Sunday, March 15, 2015
A Bard Without A Star, by Michael Hooten
5.0 out of 5 stars
No power without responsibility, no love without committment.
March 15, 2015
By Pat Patterson (Woodstock, Georgia, USA)
This review is from: A Bard Without a Star (Kindle Edition)
I don't suppose there ever was a little boy anywhere who didn't wish he had some kind of special powers. Michael Hooten's Bardic Tales give full expression to that desire for special power, and do not fail to warn that with special power comes special responsibility.
"A Bard Without A Star" is set in the world of "Cricket's Song," and predates those events by about 200 years. The players are different, but the music and the magic are the same, and remain beautiful.
As I was reading the book, I saw many of the same themes as in "Cricket's Son," so many that at one point I wondered if this was a re-telling of that story from a different perspective. It's not, in the literal sense; these are different people, there are differences in relationships, but the beauty, and the struggles, are so very similar?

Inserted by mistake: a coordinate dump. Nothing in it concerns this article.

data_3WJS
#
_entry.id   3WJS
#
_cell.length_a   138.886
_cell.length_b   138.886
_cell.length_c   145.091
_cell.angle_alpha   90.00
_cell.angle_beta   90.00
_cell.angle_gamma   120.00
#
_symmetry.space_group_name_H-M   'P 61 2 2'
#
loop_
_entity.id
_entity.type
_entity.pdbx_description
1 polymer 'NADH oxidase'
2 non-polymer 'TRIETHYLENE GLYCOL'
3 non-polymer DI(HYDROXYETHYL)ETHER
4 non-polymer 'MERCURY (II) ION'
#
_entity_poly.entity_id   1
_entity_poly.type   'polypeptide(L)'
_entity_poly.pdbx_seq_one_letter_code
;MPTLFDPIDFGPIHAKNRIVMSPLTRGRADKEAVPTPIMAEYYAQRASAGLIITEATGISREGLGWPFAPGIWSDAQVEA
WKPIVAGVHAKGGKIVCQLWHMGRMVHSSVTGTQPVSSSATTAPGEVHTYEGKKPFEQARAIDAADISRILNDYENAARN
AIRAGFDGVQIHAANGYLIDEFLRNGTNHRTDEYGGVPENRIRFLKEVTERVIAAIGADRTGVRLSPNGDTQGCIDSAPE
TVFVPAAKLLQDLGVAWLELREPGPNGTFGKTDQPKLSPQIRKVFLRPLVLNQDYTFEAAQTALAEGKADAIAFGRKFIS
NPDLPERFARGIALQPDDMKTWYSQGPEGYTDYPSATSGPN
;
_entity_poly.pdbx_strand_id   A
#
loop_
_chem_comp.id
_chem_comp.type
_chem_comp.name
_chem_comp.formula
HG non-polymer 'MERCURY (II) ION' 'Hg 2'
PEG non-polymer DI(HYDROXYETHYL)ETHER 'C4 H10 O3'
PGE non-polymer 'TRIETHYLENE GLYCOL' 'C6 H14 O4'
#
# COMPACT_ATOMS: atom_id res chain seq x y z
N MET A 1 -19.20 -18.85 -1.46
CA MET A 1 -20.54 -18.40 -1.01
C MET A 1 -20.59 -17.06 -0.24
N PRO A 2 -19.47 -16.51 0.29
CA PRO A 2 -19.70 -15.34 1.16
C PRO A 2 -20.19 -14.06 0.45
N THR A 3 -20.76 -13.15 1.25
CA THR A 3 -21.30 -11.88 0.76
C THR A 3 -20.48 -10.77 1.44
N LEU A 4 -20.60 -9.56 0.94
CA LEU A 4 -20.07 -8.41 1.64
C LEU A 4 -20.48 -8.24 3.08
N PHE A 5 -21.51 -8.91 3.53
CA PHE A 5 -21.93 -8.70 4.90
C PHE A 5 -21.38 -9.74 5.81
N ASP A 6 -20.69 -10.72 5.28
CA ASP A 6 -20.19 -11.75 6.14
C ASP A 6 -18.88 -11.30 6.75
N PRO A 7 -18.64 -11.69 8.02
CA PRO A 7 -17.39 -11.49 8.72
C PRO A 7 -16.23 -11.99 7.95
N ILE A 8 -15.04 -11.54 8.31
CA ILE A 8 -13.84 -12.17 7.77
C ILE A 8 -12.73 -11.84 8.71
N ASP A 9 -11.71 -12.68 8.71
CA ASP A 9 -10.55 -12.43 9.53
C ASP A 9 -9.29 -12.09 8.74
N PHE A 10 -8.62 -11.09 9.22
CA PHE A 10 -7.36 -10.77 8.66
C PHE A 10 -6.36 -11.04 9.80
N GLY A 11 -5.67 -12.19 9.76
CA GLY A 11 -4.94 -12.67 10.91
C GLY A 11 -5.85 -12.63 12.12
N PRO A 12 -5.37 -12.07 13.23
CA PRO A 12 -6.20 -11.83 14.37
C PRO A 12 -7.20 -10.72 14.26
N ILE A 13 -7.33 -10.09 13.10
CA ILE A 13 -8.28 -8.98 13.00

So: does this make this a redundant story? Only if you believe that you can only kiss your love one time, and that covers it. If you are satisfied with having your cat come sit on your arm and go to sleep just once; if you only want to have breakfast with your grandson just once; if going to church and singing praises to God one time is enough for you, then I suppose that this is a redundant book. Otherwise, no; it's a sweet re-experience of warmth, affection, delight, and renewal.
Make no mistake about it: Michael Hooten, known to the Mad Genius Club as gnardopolo, is in love with his work. He paints pictures with his words, and they are just as beautiful, and just as original, as any story can possibly be. Love does not change; it has many faces, but once you've been loved, you will recognize it.
Michael Hooten loves his work. I hope that you will as well. I certainly do.